Re: NEC Licence (Work of US Gov. Employees)
Raul Miller <email@example.com> writes:
> Hmm.. are you saying that U.S. citizens do *not* have the right to
> distribute [unclassified] U.S. government works overseas, under any
If there is a license, no problem. But if there is no license neither
U.S. or non-U.S. citizens have that right outside of the USA.
> If so, I'd like to know what law(s) or court decision(s) you base this on.
The laws of the "overseas" country which supposedly implement the
Berne convention. This states that one does not have the permission to
multiply works without the express permission of the copyright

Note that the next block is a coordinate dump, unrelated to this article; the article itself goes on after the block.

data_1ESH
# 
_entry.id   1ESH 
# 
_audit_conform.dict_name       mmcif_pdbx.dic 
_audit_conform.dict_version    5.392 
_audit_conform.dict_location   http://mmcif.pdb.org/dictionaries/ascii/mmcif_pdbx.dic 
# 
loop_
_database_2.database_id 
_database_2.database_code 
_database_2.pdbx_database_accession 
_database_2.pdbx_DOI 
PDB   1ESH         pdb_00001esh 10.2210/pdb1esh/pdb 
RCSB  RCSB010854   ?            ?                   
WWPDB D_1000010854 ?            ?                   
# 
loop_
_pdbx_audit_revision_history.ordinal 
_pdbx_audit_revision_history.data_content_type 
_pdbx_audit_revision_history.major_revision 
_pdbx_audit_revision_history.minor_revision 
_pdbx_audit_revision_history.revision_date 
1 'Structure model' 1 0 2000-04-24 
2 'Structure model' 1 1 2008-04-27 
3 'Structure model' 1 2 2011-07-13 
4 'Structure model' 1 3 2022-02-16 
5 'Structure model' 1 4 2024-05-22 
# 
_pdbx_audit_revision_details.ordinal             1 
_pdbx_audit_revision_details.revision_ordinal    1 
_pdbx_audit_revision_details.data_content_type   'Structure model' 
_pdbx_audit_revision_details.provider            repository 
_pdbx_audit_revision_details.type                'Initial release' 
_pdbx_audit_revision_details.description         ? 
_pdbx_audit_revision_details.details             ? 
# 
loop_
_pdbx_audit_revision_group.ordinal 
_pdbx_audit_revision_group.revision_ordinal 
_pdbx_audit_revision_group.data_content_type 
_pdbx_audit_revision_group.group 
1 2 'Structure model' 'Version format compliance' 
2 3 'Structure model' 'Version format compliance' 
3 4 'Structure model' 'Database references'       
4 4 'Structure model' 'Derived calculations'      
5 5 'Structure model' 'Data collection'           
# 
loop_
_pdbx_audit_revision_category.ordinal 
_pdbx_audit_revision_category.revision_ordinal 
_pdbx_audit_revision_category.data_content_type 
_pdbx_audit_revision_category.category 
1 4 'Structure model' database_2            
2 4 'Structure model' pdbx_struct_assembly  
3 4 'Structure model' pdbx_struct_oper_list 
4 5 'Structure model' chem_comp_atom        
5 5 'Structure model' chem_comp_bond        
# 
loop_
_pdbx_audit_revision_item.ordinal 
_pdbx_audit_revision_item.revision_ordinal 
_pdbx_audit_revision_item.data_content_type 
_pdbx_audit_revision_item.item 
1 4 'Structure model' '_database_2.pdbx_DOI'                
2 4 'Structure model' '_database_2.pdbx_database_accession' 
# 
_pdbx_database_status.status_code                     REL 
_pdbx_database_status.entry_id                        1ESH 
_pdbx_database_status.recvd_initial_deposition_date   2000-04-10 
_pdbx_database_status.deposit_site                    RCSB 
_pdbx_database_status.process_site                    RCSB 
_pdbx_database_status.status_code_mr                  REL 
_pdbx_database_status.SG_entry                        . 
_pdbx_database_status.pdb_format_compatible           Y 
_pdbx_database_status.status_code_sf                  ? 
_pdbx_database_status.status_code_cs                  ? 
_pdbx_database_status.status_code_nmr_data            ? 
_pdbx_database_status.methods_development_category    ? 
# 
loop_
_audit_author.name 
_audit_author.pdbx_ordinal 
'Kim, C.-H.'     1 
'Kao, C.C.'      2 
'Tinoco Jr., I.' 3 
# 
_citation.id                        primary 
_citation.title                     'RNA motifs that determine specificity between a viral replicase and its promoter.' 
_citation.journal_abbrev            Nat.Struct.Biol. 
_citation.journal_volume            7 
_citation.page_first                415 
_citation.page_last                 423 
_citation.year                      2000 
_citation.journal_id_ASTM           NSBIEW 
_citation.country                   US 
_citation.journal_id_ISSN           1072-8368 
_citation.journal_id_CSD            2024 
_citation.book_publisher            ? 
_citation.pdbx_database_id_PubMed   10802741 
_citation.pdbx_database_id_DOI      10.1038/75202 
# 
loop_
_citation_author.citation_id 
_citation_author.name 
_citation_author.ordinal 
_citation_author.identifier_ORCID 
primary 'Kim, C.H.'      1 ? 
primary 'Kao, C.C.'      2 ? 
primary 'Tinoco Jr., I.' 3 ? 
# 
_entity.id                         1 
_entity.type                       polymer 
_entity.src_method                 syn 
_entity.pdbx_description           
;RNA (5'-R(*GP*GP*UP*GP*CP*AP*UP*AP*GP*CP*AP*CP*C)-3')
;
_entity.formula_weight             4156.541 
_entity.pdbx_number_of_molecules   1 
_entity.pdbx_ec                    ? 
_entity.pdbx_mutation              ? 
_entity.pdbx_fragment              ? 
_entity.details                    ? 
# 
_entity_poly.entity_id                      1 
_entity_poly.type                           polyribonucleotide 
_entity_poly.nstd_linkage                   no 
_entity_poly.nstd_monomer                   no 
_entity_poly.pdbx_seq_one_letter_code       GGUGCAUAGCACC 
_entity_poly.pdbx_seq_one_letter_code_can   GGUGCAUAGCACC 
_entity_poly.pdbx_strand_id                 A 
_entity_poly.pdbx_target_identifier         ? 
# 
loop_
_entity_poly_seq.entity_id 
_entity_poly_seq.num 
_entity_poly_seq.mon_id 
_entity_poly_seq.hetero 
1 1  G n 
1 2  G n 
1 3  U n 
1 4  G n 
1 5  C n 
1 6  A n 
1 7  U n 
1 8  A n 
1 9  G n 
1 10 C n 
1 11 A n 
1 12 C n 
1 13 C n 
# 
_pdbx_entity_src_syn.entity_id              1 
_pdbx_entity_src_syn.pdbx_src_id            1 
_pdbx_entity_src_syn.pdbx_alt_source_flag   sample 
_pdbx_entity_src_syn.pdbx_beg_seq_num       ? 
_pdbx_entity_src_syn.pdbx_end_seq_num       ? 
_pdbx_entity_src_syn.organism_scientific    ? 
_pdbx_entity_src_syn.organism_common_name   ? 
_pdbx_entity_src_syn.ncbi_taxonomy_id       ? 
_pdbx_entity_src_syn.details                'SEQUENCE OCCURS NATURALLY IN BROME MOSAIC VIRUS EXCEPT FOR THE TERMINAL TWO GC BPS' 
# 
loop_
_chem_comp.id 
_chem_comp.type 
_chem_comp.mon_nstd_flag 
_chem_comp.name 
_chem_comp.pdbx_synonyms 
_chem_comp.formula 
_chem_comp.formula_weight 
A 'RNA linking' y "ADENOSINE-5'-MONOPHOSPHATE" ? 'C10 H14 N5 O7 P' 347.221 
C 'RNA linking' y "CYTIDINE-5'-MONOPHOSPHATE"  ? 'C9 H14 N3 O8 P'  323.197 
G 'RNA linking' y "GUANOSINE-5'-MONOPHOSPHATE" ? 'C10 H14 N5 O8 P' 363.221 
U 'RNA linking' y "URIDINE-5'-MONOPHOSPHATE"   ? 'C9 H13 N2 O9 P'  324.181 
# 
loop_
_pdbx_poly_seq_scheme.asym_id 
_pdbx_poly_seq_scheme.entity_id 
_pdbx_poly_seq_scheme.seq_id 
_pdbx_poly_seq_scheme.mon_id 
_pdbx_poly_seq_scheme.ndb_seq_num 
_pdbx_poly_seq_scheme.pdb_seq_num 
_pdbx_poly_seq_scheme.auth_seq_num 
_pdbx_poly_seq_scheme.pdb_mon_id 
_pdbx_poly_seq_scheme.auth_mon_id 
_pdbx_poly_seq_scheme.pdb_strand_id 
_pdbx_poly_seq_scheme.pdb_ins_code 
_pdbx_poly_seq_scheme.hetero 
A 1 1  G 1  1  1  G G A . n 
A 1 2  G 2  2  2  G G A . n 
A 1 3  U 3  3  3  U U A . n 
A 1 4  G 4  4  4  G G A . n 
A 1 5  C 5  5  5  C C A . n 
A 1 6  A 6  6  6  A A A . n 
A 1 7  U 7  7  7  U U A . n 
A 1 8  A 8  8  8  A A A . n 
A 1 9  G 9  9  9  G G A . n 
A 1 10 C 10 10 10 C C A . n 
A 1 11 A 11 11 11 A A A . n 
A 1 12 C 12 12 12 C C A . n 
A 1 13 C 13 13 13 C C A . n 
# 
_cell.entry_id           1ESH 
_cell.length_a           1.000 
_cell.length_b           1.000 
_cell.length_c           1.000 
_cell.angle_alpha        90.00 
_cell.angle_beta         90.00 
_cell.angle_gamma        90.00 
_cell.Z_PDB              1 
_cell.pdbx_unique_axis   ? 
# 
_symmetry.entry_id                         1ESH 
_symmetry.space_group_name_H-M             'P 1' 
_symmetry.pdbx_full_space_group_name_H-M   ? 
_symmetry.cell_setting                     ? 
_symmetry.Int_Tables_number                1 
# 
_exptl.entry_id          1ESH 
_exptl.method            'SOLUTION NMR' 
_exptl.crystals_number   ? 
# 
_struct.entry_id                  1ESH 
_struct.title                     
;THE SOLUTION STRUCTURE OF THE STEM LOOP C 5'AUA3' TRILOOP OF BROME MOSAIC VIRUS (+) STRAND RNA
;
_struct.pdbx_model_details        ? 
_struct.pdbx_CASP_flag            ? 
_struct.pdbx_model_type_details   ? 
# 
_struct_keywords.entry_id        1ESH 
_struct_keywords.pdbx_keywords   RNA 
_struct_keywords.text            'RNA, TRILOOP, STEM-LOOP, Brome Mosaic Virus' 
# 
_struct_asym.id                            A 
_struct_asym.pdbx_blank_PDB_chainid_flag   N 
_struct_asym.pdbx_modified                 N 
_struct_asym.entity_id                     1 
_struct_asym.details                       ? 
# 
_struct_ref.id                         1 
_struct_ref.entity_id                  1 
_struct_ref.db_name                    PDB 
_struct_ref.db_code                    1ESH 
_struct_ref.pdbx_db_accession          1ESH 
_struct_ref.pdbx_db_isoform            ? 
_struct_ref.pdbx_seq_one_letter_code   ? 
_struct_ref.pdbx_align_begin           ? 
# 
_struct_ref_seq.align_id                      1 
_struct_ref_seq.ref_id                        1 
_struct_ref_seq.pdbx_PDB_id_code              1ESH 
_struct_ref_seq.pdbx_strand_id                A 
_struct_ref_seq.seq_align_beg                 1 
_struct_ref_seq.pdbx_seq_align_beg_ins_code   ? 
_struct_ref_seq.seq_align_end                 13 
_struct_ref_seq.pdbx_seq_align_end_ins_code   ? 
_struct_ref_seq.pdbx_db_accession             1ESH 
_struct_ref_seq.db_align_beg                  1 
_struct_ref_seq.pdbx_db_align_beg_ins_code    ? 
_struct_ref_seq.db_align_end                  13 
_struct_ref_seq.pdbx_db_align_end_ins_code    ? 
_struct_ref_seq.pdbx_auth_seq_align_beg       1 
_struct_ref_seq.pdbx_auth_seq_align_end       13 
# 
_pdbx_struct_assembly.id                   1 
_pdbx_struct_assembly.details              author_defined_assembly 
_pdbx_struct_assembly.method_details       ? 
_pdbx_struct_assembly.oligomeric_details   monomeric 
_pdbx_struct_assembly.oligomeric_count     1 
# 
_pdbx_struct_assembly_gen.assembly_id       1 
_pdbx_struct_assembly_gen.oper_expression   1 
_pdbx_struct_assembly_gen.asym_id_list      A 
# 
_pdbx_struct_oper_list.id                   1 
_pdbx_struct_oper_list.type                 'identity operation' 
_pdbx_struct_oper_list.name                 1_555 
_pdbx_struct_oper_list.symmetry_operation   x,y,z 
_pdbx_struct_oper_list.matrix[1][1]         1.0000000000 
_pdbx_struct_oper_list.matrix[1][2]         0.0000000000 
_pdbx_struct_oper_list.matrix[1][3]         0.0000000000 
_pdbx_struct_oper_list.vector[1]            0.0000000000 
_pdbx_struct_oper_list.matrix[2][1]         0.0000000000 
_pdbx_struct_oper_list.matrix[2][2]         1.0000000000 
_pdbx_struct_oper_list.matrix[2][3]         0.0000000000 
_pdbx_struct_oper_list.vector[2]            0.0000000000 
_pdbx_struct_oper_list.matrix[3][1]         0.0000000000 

holder (or under other conditions that are irrelevant here).
And the U.S. government has apparently not granted the right
to do that, as witnessed by the quotes we've already seen.
That is, the U.S. government *could* sue me under Danish law
if I manufactured copies of said material in Denmark. No Danish
law would prevent it from winning - I would have the burden of
proving that I'd been granted a license from the U.S. government.
Which I can't, because the section of U.S. Code that people appeals
to has been carefully worded to only restrict the applicability of
*American* copyright law to the work - not to grant a world-wide
free license for anyone to use it.